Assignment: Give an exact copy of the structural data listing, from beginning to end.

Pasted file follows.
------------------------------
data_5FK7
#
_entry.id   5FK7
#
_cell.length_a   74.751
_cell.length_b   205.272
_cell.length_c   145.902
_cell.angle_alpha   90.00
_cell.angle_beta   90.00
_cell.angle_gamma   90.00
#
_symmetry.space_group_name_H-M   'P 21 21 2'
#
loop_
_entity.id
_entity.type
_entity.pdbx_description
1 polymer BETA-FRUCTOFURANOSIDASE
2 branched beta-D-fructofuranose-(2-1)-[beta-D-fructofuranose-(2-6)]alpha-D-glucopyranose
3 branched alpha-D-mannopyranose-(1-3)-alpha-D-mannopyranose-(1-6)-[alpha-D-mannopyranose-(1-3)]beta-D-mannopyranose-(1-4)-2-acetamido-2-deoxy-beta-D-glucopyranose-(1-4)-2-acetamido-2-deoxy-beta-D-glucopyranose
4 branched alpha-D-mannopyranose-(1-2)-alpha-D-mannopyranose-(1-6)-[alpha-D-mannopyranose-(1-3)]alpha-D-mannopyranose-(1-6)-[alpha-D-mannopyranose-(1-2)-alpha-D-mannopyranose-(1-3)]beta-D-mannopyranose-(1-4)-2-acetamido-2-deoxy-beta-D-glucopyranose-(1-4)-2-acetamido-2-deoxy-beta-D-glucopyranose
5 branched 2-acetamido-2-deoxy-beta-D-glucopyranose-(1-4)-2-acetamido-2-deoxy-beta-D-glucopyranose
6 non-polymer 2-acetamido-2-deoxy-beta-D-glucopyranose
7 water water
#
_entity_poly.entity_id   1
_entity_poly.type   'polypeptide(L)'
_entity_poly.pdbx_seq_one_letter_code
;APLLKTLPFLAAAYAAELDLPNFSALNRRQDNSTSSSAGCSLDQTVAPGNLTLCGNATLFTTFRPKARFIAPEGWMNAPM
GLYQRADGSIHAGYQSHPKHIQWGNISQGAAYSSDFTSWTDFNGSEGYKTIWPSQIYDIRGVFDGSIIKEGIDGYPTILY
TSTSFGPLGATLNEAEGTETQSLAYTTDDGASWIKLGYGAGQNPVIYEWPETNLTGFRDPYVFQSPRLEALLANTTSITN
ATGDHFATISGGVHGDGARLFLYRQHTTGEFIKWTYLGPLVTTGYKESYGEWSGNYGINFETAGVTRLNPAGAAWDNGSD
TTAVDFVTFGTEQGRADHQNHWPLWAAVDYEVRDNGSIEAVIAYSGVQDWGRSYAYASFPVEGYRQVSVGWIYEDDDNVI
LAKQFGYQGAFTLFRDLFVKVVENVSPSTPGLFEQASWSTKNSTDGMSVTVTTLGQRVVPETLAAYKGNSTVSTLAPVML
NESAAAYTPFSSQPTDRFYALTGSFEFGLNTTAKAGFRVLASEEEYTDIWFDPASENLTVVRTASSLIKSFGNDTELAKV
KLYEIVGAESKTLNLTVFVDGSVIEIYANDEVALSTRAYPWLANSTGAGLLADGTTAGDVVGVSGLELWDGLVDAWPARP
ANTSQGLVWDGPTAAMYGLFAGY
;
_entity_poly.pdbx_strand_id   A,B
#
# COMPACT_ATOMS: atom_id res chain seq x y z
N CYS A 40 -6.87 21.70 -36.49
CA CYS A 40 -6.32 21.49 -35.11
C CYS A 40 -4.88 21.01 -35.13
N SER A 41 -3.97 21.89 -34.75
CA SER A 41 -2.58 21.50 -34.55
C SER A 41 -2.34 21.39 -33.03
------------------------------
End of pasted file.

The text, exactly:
data_5FK7
#
_entry.id   5FK7
#
_cell.length_a   74.751
_cell.length_b   205.272
_cell.length_c   145.902
_cell.angle_alpha   90.00
_cell.angle_beta   90.00
_cell.angle_gamma   90.00
#
_symmetry.space_group_name_H-M   'P 21 21 2'
#
loop_
_entity.id
_entity.type
_entity.pdbx_description
1 polymer BETA-FRUCTOFURANOSIDASE
2 branched beta-D-fructofuranose-(2-1)-[beta-D-fructofuranose-(2-6)]alpha-D-glucopyranose
3 branched alpha-D-mannopyranose-(1-3)-alpha-D-mannopyranose-(1-6)-[alpha-D-mannopyranose-(1-3)]beta-D-mannopyranose-(1-4)-2-acetamido-2-deoxy-beta-D-glucopyranose-(1-4)-2-acetamido-2-deoxy-beta-D-glucopyranose
4 branched alpha-D-mannopyranose-(1-2)-alpha-D-mannopyranose-(1-6)-[alpha-D-mannopyranose-(1-3)]alpha-D-mannopyranose-(1-6)-[alpha-D-mannopyranose-(1-2)-alpha-D-mannopyranose-(1-3)]beta-D-mannopyranose-(1-4)-2-acetamido-2-deoxy-beta-D-glucopyranose-(1-4)-2-acetamido-2-deoxy-beta-D-glucopyranose
5 branched 2-acetamido-2-deoxy-beta-D-glucopyranose-(1-4)-2-acetamido-2-deoxy-beta-D-glucopyranose
6 non-polymer 2-acetamido-2-deoxy-beta-D-glucopyranose
7 water water
#
_entity_poly.entity_id   1
_entity_poly.type   'polypeptide(L)'
_entity_poly.pdbx_seq_one_letter_code
;APLLKTLPFLAAAYAAELDLPNFSALNRRQDNSTSSSAGCSLDQTVAPGNLTLCGNATLFTTFRPKARFIAPEGWMNAPM
GLYQRADGSIHAGYQSHPKHIQWGNISQGAAYSSDFTSWTDFNGSEGYKTIWPSQIYDIRGVFDGSIIKEGIDGYPTILY
TSTSFGPLGATLNEAEGTETQSLAYTTDDGASWIKLGYGAGQNPVIYEWPETNLTGFRDPYVFQSPRLEALLANTTSITN
ATGDHFATISGGVHGDGARLFLYRQHTTGEFIKWTYLGPLVTTGYKESYGEWSGNYGINFETAGVTRLNPAGAAWDNGSD
TTAVDFVTFGTEQGRADHQNHWPLWAAVDYEVRDNGSIEAVIAYSGVQDWGRSYAYASFPVEGYRQVSVGWIYEDDDNVI
LAKQFGYQGAFTLFRDLFVKVVENVSPSTPGLFEQASWSTKNSTDGMSVTVTTLGQRVVPETLAAYKGNSTVSTLAPVML
NESAAAYTPFSSQPTDRFYALTGSFEFGLNTTAKAGFRVLASEEEYTDIWFDPASENLTVVRTASSLIKSFGNDTELAKV
KLYEIVGAESKTLNLTVFVDGSVIEIYANDEVALSTRAYPWLANSTGAGLLADGTTAGDVVGVSGLELWDGLVDAWPARP
ANTSQGLVWDGPTAAMYGLFAGY
;
_entity_poly.pdbx_strand_id   A,B
#
# COMPACT_ATOMS: atom_id res chain seq x y z
N CYS A 40 -6.87 21.70 -36.49
CA CYS A 40 -6.32 21.49 -35.11
C CYS A 40 -4.88 21.01 -35.13
N SER A 41 -3.97 21.89 -34.75
CA SER A 41 -2.58 21.50 -34.55
C SER A 41 -2.34 21.39 -33.03